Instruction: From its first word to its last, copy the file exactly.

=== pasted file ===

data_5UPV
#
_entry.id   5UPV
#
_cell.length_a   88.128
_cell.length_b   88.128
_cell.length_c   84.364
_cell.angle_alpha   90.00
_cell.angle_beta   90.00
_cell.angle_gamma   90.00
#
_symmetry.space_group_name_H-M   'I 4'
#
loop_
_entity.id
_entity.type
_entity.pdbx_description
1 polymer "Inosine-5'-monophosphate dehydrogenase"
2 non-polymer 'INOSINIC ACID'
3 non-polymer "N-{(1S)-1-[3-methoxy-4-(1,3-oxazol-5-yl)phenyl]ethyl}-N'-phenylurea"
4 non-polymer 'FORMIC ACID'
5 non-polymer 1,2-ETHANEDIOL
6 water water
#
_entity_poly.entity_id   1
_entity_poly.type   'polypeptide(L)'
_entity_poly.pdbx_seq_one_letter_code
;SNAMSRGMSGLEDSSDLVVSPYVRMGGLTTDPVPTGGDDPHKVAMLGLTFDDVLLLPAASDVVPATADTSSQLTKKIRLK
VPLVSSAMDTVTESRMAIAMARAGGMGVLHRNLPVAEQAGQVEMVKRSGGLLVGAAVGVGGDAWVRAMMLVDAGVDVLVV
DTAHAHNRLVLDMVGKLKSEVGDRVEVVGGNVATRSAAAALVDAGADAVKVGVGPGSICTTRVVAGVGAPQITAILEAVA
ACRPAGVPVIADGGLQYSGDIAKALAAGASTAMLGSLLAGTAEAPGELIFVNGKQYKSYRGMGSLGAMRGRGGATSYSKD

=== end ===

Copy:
data_5UPV
#
_entry.id   5UPV
#
_cell.length_a   88.128
_cell.length_b   88.128
_cell.length_c   84.364
_cell.angle_alpha   90.00
_cell.angle_beta   90.00
_cell.angle_gamma   90.00
#
_symmetry.space_group_name_H-M   'I 4'
#
loop_
_entity.id
_entity.type
_entity.pdbx_description
1 polymer "Inosine-5'-monophosphate dehydrogenase"
2 non-polymer 'INOSINIC ACID'
3 non-polymer "N-{(1S)-1-[3-methoxy-4-(1,3-oxazol-5-yl)phenyl]ethyl}-N'-phenylurea"
4 non-polymer 'FORMIC ACID'
5 non-polymer 1,2-ETHANEDIOL
6 water water
#
_entity_poly.entity_id   1
_entity_poly.type   'polypeptide(L)'
_entity_poly.pdbx_seq_one_letter_code
;SNAMSRGMSGLEDSSDLVVSPYVRMGGLTTDPVPTGGDDPHKVAMLGLTFDDVLLLPAASDVVPATADTSSQLTKKIRLK
VPLVSSAMDTVTESRMAIAMARAGGMGVLHRNLPVAEQAGQVEMVKRSGGLLVGAAVGVGGDAWVRAMMLVDAGVDVLVV
DTAHAHNRLVLDMVGKLKSEVGDRVEVVGGNVATRSAAAALVDAGADAVKVGVGPGSICTTRVVAGVGAPQITAILEAVA
ACRPAGVPVIADGGLQYSGDIAKALAAGASTAMLGSLLAGTAEAPGELIFVNGKQYKSYRGMGSLGAMRGRGGATSYSKD